Industry lauds Malaysia piracy clampdown
May 24, 2021
By Colin Mann
In what has been described as a landmark decision, the Intellectual Property High Court in Kuala Lumpur has declared that the sale, offer for sale, distribution and/or supply of TV Boxes or illicit streaming devices (ISDs) that can provide unauthorised access to copyrighted works, constitutes copyright infringement under the Copyright Act 1987.
The action in the Intellectual Property High Court was brought by satellite operator Measat Broadcast Networks, the service provider for Malaysian pay-TV platform Astro, against a seller of ISDs preloaded with applications which act as gateways to websites or content servers streaming pirated content.
The historic judgment, considered to be the first by the Intellectual Property High Court, is positively received by the authorities and industry players in their battle against digital piracy. Industry leaders including Astro laud the High Court’s judgement as a bold step in the right direction against piracy in Malaysia.
“The declaration by the High Court that sale of ISD which allows access to unauthorised copyright content amounts to copyright infringement sets a precedent for future civil claims on copyright infringement against ISD sellers in the market, including those on e-commerce platforms,” stated Laila Saat, Director, Regulatory of Astro. “This ground-breaking declaration will strengthen intellectual property protection in the country and ongoing anti-piracy efforts, which are pivotal to ensure continuous investment and job creation in Malaysia’s media and entertainment industry. We will continue to work with authorities and content partners to send a strong message that content piracy is theft, illegal and punishable by law.”
“MCMC welcomes the court’s decision, this will strengthen the legal aspects in protecting copyright infringement and battle against piracy, especially in digital and networked forms,” added Zulkarnain Mohd Yasin, Chief Regulatory Officer of the Malaysian Communications and Multimedia Commission (MCMC).
“Acknowledging that more proactive action is needed to fight digital piracy in the country, FINAS expresses full support for legal action taken by Astro against ISD sellers and all digital piracy activities as these illegal activities has caused the local creative industry a huge loss in revenue every year,” commented Dr. Ahmad Idham Ahmad Nadzri, CEO of the National Film Development Corporation Malaysia (FINAS). “In driving more holistic and effective strategy battling digital piracy, FINAS has established the Digital Piracy Eradication Committee with the collective support and involvement of relevant law enforcement agencies to further empower and strengthen enforcement, regulations and the terms of distribution licences in line with the provisions under the FINAS Act 244 1981”.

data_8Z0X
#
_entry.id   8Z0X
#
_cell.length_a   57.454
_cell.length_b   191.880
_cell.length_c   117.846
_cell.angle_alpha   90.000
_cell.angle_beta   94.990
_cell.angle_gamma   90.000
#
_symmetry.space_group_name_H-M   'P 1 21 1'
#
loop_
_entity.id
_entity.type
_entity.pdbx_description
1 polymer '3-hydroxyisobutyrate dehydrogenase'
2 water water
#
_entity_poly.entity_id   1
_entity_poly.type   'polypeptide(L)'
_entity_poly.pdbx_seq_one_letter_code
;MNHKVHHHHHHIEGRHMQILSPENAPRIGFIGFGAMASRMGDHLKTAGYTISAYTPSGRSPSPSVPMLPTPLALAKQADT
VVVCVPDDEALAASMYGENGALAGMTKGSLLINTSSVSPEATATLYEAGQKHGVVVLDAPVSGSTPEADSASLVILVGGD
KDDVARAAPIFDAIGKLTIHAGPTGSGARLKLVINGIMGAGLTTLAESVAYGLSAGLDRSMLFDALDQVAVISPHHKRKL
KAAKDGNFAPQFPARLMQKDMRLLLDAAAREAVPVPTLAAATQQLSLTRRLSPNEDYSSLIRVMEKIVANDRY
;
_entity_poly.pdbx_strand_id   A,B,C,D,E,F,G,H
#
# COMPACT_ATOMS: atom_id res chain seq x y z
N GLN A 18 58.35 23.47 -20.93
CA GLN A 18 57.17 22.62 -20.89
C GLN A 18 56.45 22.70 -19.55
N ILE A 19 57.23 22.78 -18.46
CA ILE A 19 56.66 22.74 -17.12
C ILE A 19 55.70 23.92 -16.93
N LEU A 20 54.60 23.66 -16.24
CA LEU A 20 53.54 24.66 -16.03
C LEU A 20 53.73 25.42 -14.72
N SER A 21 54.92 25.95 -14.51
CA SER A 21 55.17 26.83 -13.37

“MyIPO looks forward for cases concerning ISDs to be brought forward to the Malaysian court,” said Zulkarnain Muhammad, Deputy Director General of the Intellectual Property Corporation of Malaysia (MyIPO). “Prevalent and widespread use of ISDs cause far more economic harm than physical copyright piracy. These devices are part of a wider network of online copyright piracy, which will in the long run disincentive original creators from producing creative work. Copyright piracy in any form should be curbed and deterred.”
“Today’s decision is the correct one and we welcome it whole-heartedly,” declared Louis Boswell, CEO of the Asia Video Industry Association (AVIA). “Content is not made for free, and it is the right of creators and distributors to charge for it. To circumvent this and steal it is theft, and I see little difference between the theft of physical goods and the theft of video streams. As a society we need to do more to recognise theft for what it is and this ruling is a strong step in that direction.”
“This is an important and welcome declaration by the Intellectual Property High Court, and sends a clear message that the sale of ISDs that provide unauthorised access to copyrighted works constitutes copyright infringement,” asserted Kevin Plumb, Premier League Director of Legal Services. “The Premier League is committed to pursuing all those involved with providing illegal access to Premier League content as well as working to raise awareness of the risks fans face when watching via unauthorised sources. We will continue to work with Astro and local authorities as part of our ongoing anti-piracy programme in Malaysia.”
The estimated loss to the industry and Malaysian economy due to piracy is over RM3 billion (€590m) annually with RM500 million in taxes and thousands of jobs at risk.
The declaration by the High Court follows recent criminal cases successfully brought against ISD retailers. On February 8th, a company director of an IT company was charged at the Shah Alam Sessions Court under Section 41 (1) (ha) of the Copyright Act 1987 with promoting Long TV Android boxes which allow the bypassing of technological protection measures on copyright broadcast work. On February 16th, a woman director of a mobile accessory company pleaded guilty to a charge of possessing TV media boxes that contains software to illegally stream Astro’s content via the Internet. She was fined RM30,000 under Section 232(2) of the Communications and Multimedia Act 1998, making her the first ISD seller to be charged under this provision.
The Domestic Trade and Consumer Affairs Ministry (KPDNHEP) reiterated that it will take stern action against suppliers and sellers who misuse devices and software to illegally access content protected by their copyright work owners.